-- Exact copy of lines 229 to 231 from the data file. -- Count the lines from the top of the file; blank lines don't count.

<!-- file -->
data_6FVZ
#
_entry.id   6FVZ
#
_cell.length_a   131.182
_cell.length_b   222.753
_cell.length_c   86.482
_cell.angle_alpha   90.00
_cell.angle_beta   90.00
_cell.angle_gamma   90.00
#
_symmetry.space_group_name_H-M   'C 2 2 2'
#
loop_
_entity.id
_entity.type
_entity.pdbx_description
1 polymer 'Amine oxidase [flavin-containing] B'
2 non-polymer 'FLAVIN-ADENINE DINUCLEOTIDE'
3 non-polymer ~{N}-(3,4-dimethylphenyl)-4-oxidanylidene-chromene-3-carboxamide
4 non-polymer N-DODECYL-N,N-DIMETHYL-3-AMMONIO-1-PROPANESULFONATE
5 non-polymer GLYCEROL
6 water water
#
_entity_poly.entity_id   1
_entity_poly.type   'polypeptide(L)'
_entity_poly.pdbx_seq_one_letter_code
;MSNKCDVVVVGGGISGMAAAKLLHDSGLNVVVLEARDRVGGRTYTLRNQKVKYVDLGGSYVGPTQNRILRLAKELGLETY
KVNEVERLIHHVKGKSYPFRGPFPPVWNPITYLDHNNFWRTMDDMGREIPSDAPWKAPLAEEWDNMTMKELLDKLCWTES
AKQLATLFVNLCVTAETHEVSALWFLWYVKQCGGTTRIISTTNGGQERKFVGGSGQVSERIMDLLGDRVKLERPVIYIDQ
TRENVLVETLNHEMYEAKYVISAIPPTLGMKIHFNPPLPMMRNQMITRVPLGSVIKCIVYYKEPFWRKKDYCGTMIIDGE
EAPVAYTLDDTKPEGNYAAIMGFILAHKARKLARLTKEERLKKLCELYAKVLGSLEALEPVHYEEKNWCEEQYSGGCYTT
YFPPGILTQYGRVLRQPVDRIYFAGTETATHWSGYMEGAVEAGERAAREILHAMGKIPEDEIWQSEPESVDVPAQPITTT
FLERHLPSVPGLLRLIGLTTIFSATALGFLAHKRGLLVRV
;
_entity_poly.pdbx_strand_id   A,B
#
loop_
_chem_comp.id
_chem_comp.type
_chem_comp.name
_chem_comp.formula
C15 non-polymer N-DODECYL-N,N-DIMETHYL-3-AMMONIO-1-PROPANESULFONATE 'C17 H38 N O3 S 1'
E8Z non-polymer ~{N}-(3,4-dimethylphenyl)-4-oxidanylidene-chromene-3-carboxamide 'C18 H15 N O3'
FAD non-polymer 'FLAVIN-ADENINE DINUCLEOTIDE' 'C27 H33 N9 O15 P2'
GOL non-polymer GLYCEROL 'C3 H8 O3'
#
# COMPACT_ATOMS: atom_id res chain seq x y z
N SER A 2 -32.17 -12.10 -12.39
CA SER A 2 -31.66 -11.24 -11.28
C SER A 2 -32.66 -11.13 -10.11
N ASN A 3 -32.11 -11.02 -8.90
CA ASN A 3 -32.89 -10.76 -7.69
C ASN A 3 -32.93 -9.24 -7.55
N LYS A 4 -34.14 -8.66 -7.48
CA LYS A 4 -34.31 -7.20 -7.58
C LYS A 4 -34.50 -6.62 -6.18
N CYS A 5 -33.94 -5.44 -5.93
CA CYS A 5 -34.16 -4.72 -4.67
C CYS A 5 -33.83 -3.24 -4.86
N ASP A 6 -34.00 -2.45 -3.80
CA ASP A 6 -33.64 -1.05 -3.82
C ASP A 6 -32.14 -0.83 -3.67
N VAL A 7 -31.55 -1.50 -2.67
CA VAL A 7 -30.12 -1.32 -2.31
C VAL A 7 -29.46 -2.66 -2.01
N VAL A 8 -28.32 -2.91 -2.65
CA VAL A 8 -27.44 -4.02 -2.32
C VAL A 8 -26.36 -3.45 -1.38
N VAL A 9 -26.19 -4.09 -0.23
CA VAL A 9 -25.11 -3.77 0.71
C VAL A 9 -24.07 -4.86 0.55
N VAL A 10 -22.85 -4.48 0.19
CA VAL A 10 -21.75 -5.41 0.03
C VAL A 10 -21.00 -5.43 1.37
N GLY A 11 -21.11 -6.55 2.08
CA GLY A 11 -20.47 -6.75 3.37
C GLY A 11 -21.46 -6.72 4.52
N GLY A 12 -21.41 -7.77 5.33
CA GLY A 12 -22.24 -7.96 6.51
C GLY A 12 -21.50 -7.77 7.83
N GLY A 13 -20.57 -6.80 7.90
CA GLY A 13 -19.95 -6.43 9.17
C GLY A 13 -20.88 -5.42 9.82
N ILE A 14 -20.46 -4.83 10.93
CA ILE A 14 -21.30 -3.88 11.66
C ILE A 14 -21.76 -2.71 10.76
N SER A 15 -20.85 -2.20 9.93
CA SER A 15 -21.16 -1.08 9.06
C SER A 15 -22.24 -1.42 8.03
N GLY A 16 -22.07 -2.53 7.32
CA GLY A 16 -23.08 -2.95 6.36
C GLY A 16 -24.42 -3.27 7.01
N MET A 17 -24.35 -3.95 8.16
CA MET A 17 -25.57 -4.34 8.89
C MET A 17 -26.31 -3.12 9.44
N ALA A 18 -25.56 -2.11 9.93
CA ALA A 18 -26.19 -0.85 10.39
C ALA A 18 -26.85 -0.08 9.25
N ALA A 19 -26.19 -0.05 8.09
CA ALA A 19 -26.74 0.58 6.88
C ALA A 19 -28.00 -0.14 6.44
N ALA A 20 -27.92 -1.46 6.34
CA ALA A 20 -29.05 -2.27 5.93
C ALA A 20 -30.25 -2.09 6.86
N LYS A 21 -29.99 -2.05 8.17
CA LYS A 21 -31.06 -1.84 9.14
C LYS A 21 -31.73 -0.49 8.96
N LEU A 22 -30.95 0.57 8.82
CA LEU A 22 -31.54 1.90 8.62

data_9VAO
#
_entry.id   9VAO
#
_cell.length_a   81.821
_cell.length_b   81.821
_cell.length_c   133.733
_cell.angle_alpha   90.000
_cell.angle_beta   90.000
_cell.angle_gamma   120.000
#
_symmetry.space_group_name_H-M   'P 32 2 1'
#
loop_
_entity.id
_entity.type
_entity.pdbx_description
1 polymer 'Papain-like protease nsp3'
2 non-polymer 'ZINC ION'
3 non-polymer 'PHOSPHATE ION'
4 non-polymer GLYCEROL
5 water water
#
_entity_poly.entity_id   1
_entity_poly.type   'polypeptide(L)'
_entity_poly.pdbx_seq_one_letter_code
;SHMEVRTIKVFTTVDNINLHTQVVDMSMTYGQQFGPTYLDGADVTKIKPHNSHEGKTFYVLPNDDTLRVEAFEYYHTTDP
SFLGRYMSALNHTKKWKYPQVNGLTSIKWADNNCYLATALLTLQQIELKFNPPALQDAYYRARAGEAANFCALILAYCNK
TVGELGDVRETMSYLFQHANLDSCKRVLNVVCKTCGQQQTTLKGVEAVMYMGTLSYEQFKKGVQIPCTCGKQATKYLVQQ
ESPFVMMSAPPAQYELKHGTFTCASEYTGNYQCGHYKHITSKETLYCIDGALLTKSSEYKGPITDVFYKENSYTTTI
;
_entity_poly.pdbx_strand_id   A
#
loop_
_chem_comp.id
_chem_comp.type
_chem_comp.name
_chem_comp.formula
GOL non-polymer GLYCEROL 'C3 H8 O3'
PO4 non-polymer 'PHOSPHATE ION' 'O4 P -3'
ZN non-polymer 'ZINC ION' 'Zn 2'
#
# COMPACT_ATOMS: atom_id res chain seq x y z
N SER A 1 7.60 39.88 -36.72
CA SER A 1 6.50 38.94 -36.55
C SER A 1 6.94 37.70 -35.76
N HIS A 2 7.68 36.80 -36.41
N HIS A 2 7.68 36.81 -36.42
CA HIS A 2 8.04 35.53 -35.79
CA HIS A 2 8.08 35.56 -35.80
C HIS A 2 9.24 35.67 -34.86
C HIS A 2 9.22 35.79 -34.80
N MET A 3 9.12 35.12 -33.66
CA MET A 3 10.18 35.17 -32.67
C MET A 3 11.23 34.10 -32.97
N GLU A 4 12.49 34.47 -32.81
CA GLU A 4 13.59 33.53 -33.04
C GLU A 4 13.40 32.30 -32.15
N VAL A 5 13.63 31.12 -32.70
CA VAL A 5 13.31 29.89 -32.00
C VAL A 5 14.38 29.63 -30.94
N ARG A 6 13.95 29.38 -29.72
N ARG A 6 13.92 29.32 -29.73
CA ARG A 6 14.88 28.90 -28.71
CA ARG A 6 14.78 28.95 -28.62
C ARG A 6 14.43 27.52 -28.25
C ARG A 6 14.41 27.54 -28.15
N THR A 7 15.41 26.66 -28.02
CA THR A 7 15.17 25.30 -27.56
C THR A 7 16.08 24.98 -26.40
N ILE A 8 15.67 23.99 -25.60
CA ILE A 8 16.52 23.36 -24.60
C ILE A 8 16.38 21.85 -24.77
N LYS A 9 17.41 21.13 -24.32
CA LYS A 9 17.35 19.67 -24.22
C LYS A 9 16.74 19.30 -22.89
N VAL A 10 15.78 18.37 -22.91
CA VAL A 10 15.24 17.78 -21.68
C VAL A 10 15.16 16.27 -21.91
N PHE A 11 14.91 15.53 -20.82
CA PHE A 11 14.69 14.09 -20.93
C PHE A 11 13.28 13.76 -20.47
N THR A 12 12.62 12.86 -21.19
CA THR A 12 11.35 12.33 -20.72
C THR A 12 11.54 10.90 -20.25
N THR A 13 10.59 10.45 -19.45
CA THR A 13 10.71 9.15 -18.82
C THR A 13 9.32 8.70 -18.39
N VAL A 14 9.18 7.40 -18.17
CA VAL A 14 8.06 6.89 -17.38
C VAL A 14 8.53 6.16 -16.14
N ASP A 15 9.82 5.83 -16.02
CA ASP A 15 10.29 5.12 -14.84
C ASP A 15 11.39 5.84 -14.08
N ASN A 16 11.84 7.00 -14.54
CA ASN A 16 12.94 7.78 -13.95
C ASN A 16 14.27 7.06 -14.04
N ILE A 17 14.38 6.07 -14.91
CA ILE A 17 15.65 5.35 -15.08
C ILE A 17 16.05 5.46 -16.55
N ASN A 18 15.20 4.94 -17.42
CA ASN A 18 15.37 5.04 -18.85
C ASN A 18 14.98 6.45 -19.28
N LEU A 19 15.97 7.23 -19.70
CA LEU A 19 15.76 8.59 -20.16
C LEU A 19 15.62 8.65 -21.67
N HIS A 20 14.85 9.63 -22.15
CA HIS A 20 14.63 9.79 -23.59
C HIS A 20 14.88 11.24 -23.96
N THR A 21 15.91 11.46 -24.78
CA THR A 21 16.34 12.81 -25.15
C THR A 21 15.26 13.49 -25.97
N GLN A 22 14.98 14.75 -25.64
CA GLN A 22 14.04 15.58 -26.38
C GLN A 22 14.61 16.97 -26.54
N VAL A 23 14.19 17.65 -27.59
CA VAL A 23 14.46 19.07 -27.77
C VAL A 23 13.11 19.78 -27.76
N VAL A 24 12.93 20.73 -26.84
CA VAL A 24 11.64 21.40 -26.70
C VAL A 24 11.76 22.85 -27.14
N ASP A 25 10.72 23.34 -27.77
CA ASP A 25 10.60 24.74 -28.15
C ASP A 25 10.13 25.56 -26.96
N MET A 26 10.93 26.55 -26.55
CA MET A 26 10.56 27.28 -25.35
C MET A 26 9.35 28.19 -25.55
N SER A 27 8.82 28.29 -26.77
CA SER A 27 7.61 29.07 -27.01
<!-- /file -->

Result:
N VAL A 24 12.93 20.73 -26.84
CA VAL A 24 11.64 21.40 -26.70
C VAL A 24 11.76 22.85 -27.14